US Dollar – US Markets

The US Dollar retained its value against the Euro with the exchange rate set at €0.84. The US Dollar Index (DXY) lost minor ground, coming in at 93.00. A series of data due to be released later in the day, regarding September’s consumer prices and retail sales are going to affect the US currency’s value.

Analysts expect a 2.3% reading showing that inflation spiked in September, which is above the Federal Reserve’s 2% target. In August, inflation was measured at 1.9%. Analysts suggest that the sharp rise in fuel prices, because of disruptions in production related to the hurricanes Irma and Harvey, helped inflation move upwards. Regarding retail sales in September, market analysts anticipate a 1.7% rise, in contrast to August’s 0.2% decline.

Yesterday, the Department of Labour published data regarding producer prices in September and jobless claims. On a month-to-month basis, the US producer prices index (PPI) rose by 0.4%, in line with market expectations. On an annualised basis, producer prices increased by 2.6%, which was a bit better than the 2.5% anticipated. Producer prices climbed on the back of a sharp rise (3.4%) in the cost of energy goods. ING analysts, commenting on data, noted that some Fed board members will argue that the figures were affected by weather phenomena. As the ING report stated, Fed policymakers will presumably ask for more solid data to vote in favour of a rate hike.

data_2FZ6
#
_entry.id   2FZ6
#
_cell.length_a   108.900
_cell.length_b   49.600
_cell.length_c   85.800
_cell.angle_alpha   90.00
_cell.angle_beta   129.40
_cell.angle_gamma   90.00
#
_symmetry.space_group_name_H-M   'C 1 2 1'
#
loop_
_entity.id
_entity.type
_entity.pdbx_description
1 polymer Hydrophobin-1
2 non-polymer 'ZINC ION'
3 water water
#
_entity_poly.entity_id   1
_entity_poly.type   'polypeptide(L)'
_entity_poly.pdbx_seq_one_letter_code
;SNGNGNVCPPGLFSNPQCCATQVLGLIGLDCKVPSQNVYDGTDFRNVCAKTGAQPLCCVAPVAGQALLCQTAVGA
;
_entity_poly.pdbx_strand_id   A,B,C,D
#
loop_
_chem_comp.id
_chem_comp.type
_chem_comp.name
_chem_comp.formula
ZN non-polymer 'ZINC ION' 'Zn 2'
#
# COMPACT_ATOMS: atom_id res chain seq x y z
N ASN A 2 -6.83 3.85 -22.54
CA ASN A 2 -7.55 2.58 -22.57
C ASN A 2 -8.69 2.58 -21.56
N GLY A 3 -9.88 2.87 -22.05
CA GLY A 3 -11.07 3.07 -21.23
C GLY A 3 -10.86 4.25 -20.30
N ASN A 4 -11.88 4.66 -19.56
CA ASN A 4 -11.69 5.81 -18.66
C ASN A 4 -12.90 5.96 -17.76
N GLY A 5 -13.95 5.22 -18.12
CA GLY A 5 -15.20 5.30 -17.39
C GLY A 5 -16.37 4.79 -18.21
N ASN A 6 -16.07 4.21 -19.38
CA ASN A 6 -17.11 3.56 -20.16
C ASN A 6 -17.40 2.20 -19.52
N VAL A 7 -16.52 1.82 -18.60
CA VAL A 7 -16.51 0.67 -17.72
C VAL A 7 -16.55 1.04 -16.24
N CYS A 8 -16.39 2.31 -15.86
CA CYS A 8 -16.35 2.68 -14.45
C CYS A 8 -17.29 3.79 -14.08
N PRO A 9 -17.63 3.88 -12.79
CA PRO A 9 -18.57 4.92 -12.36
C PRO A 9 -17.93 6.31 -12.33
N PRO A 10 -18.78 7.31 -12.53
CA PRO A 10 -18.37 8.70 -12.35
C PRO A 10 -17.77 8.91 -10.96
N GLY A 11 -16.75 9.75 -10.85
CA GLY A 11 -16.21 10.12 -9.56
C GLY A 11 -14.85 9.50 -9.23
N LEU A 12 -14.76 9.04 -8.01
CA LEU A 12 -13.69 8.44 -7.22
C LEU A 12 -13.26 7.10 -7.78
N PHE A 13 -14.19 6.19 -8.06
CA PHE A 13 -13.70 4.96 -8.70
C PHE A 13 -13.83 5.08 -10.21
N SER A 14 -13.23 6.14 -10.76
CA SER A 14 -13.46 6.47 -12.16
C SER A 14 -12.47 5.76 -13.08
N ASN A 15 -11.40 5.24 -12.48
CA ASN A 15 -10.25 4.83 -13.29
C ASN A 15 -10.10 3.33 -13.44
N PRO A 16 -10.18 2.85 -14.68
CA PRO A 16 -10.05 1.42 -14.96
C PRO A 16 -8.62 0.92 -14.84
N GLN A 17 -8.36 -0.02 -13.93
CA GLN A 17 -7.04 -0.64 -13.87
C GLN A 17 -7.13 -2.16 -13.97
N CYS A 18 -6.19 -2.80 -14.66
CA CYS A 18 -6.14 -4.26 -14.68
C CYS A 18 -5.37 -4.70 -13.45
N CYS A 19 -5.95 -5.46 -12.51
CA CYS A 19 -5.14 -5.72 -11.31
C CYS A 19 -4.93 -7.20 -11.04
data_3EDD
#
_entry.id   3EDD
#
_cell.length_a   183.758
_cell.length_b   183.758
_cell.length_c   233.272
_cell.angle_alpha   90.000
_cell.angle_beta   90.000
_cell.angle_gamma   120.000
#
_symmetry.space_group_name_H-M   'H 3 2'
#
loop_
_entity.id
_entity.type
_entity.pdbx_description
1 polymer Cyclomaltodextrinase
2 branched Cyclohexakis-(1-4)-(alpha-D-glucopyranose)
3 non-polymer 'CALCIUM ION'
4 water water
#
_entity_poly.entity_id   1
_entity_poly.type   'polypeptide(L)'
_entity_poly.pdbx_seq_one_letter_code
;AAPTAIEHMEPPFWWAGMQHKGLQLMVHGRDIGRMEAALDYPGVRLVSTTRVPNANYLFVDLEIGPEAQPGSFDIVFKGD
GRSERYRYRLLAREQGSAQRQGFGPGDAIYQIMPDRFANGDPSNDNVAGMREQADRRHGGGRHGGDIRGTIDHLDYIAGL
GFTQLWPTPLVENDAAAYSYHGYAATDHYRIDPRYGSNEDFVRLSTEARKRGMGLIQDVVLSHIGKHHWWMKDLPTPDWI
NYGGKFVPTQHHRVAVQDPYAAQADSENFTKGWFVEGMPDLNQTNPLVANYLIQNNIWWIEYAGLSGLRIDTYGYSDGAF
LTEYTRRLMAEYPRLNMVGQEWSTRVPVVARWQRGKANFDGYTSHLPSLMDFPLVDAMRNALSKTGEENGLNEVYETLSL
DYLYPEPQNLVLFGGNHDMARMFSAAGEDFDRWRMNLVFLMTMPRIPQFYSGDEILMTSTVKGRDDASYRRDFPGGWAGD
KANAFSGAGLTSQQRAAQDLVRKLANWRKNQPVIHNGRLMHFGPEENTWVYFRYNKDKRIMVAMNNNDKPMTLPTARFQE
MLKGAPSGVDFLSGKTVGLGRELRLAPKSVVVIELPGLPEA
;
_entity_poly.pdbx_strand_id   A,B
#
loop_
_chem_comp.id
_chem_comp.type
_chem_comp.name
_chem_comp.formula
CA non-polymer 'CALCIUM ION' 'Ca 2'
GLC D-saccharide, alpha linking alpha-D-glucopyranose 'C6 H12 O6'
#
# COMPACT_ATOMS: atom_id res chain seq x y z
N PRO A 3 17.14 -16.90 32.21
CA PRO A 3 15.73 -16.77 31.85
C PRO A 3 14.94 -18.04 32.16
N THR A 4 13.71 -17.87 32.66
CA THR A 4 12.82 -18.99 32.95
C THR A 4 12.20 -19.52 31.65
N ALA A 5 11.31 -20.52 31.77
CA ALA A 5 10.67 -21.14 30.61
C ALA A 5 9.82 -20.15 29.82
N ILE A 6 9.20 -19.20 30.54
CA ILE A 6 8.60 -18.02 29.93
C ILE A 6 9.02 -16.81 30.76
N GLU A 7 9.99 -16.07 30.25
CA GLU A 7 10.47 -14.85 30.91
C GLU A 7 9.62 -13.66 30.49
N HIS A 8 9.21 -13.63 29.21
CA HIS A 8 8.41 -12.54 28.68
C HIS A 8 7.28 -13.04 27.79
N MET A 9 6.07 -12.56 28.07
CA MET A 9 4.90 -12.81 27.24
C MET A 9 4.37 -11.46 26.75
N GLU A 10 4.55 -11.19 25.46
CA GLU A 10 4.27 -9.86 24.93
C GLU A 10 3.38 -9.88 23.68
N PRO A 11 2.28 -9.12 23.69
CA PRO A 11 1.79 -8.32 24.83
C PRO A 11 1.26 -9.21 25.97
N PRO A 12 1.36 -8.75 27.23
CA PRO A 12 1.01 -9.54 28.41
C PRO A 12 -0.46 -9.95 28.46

Euro – European Markets

The Euro remained stable against the US Dollar with the exchange rate set at $1.18. The single market currency had jumped earlier against the US Dollar on news that the ECB, according to Bloomberg sources, is considering to start cutting the qualitative easing programme (QE) from January 2018.

Bloomberg’s report included comments by officials familiar with the QE debate inside the ECB’s board. They revealed that the board is thinking about extending QE until at least next September. They noted that reducing the QE’s size to €30bn a month, almost half of what it is now, is a feasible option. The ECB declined to comment on Bloomberg’s report, but traders bought the Euro based on optimism that the central bank will tighten its monetary policy.